Another kind of problem with the hearts is sickness. Hypocrisy has been referred to in the Quran as a disease of the heart.

In their hearts is a disease, so Allah has (as a punishment) increased them in this disease—and for them is a painful chastisement for what they used to earn. [Sûrat Al-Baqarah, 2:10]

One scholar explained this relationship using the analogy of the eye and the lens: The heart is like the eye which is the device to receive light and to see things: The heart has been designed by its Creator to want to receive the light of Allah. It does not find peace except when it receives that divine light. The nafs is like a lens through which the light passes: If the lens is dirty or stained, the eye will see little or no light –nor will it see objects in their true colors.

The Dead or Sealed Hearts

The heart can become completely dead due to sustained sinning or due to stubborn rejection of Allah’s message.

Such hearts are described by Allah thus:

As to those who have disbelieved, it is the same to them whether you warn them or not: They will not believe. Allah has sealed their hearts and their ears, and on their eyes is a veil—for them is a great chastisement. [Sûrat Al-Baqarah, 2:6-7]

Thus does Allah seal up the heart of every arrogant and obstinate transgressor. [Sûrat Ghâfir, 40:35]

Overcoming Depression

We must distinguish between the grief that a person feels immediately when a calamity hits, and, on the other hand, the depression or despair that result from losing hope in things ever getting better, or, giving in, thus losing faith in Allah or generally being negative about life.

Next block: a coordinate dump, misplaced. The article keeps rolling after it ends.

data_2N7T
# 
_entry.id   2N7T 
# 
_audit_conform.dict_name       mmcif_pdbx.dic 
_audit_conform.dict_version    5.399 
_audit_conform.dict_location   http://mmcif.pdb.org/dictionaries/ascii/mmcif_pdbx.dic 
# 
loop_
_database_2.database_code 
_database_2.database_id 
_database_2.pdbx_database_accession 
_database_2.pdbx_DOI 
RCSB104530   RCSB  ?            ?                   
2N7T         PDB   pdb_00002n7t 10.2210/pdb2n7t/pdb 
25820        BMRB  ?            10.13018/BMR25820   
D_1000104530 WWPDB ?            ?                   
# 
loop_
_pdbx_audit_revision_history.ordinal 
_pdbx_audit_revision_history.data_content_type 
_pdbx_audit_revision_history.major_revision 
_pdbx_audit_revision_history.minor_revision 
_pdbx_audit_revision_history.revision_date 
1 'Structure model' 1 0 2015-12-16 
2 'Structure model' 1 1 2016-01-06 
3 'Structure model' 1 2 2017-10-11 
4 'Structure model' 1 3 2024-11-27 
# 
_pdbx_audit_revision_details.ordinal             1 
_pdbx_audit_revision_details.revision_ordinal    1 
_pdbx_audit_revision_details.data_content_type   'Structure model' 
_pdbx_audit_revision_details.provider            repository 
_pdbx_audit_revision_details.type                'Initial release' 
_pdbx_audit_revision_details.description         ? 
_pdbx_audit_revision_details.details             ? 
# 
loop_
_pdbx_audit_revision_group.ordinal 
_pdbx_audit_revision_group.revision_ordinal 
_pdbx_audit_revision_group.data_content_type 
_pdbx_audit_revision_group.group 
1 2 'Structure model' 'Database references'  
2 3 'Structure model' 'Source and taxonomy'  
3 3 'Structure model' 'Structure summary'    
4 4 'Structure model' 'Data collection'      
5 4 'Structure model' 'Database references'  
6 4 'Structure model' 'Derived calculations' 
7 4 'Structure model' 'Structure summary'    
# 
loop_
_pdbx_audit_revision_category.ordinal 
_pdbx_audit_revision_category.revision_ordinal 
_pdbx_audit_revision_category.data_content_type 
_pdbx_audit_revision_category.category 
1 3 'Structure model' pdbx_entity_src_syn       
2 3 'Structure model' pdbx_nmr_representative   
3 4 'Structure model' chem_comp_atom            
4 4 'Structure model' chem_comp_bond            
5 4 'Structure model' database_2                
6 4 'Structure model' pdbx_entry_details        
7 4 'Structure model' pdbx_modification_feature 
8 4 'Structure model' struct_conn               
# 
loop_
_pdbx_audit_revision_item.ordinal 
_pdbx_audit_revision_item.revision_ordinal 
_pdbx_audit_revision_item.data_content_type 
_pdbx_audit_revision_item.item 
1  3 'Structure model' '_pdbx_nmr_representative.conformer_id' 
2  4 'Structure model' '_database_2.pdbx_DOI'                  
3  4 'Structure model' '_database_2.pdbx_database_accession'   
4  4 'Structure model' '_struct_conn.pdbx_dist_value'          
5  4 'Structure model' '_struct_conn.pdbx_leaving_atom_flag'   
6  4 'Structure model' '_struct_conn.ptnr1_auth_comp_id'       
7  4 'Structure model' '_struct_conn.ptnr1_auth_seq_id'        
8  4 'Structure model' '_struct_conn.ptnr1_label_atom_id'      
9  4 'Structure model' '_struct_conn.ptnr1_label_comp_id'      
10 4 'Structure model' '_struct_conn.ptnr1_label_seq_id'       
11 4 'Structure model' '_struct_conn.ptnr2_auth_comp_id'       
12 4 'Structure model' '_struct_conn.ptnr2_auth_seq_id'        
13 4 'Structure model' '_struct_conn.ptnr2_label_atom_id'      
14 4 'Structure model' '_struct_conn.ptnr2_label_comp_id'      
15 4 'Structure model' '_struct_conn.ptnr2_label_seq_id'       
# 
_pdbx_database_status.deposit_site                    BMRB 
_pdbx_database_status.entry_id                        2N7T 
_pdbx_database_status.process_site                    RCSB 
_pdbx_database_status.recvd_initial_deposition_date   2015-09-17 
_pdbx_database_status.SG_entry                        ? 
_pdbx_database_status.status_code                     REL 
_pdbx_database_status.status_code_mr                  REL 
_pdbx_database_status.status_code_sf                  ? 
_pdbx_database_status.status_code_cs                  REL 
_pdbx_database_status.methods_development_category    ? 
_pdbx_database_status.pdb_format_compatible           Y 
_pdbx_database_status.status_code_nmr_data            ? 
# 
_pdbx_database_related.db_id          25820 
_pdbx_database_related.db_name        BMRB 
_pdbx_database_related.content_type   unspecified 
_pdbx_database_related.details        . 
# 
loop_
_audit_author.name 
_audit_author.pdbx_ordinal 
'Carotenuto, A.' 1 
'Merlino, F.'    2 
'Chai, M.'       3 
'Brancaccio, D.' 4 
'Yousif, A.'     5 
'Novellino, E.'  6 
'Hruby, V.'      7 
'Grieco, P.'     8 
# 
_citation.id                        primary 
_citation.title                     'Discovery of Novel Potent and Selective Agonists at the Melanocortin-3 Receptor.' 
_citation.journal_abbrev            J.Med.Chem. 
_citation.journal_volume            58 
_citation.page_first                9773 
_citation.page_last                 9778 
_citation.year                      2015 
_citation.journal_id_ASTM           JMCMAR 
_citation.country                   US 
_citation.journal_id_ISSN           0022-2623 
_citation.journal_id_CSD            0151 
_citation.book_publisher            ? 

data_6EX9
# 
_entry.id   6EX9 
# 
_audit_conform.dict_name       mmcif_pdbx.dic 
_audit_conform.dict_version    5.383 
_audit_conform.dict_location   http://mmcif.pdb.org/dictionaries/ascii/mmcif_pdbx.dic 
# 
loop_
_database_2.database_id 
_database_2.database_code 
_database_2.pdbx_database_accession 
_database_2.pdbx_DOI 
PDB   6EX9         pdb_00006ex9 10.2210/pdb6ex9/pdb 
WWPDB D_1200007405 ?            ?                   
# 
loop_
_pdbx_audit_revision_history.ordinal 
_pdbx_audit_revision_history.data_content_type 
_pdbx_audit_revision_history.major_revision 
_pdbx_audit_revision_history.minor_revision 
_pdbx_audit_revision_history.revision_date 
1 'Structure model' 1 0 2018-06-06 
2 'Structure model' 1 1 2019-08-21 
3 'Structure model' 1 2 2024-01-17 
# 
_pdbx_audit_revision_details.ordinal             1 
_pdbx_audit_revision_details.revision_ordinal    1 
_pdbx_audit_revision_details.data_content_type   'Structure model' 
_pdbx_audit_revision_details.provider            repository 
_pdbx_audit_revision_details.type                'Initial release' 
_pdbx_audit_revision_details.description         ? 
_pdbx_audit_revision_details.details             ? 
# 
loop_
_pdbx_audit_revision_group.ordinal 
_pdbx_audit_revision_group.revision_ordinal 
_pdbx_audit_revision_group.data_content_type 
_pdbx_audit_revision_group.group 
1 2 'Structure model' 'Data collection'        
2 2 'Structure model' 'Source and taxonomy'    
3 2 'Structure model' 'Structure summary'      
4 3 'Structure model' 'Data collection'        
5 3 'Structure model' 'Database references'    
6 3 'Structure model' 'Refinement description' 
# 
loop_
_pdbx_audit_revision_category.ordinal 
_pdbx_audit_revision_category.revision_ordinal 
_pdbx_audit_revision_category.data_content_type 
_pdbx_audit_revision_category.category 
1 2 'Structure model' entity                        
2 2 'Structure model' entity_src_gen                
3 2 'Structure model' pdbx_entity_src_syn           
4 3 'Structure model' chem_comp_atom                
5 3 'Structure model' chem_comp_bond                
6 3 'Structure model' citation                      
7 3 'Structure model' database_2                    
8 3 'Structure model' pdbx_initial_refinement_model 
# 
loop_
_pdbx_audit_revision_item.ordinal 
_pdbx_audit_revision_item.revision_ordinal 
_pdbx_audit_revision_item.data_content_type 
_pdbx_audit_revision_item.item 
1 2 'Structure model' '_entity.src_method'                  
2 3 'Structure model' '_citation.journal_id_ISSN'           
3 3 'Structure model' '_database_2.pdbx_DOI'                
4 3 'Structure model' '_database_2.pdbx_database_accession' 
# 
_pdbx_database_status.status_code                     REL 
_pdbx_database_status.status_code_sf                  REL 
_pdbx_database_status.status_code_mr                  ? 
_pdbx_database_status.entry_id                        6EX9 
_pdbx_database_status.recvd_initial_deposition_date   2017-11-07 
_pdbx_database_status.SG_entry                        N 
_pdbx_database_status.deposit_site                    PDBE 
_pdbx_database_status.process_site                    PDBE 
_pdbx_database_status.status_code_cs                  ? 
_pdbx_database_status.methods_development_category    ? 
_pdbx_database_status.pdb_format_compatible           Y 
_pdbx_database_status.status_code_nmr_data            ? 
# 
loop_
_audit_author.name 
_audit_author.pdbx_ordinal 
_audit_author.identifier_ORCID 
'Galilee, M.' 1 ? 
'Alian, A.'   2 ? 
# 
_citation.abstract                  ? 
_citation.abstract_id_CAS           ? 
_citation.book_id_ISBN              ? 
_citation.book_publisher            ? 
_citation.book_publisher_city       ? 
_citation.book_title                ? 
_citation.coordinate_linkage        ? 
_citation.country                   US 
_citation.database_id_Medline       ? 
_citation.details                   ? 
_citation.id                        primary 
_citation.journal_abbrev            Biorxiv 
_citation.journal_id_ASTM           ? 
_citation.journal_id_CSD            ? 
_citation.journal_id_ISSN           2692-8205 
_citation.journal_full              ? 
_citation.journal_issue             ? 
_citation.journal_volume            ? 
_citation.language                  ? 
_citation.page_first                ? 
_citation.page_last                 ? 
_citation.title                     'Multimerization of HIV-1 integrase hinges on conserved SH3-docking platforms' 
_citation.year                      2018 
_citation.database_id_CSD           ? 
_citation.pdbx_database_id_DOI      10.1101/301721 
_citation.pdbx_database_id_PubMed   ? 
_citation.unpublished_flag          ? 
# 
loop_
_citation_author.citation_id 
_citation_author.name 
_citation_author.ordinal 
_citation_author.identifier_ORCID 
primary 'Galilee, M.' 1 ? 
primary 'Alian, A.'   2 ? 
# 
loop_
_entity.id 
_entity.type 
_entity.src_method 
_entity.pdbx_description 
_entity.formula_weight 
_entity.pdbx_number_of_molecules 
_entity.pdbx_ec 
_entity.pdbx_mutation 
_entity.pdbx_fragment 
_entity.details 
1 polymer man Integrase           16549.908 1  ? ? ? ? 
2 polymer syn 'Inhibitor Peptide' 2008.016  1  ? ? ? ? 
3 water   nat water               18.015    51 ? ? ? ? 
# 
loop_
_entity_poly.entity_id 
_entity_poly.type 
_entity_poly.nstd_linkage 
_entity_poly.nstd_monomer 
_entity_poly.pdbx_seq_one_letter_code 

A believer knows that all the calamities on this earth put together cannot equal even an ounce’s loss in the eternal scale of the Hereafter, and hence, as soon as the aggrieved believer regains composure and reconnects with Allah, his or her hope regenerates and faith increases. In other words, the problem is not the grief that one feels at losing a loved one, but the loss of hope.

One may still grieve over the loss of a beloved child, while hoping and knowing that God will replace him. The grief of Prophet Yaqûb (Jacob) over the loss of Yusuf (Joseph) is an example of a profound grief of a God-fearing prophet who never let go of hope in Allah’s mercy.

But depression is a different matter: it is a low level and long-term anguish of an unknown and diffused nature that results from the accumulation of a number of untreated anxieties or fears. It is always the result of a weakened qalb— due to one’s lack of remembering Allah and of self-evaluation, which ultimately leads to negative conversations of the nafs. These negative conversations of the nafs, or “hadîthu al-nafs,” are going on whenever we are in a state of heedlessness (ghafla) or whenever our hearts are rusty or stained. And, we know from the verse (83:14) and hadîth given above that the hearts “rust” or are overtaken with disease as a result of sins.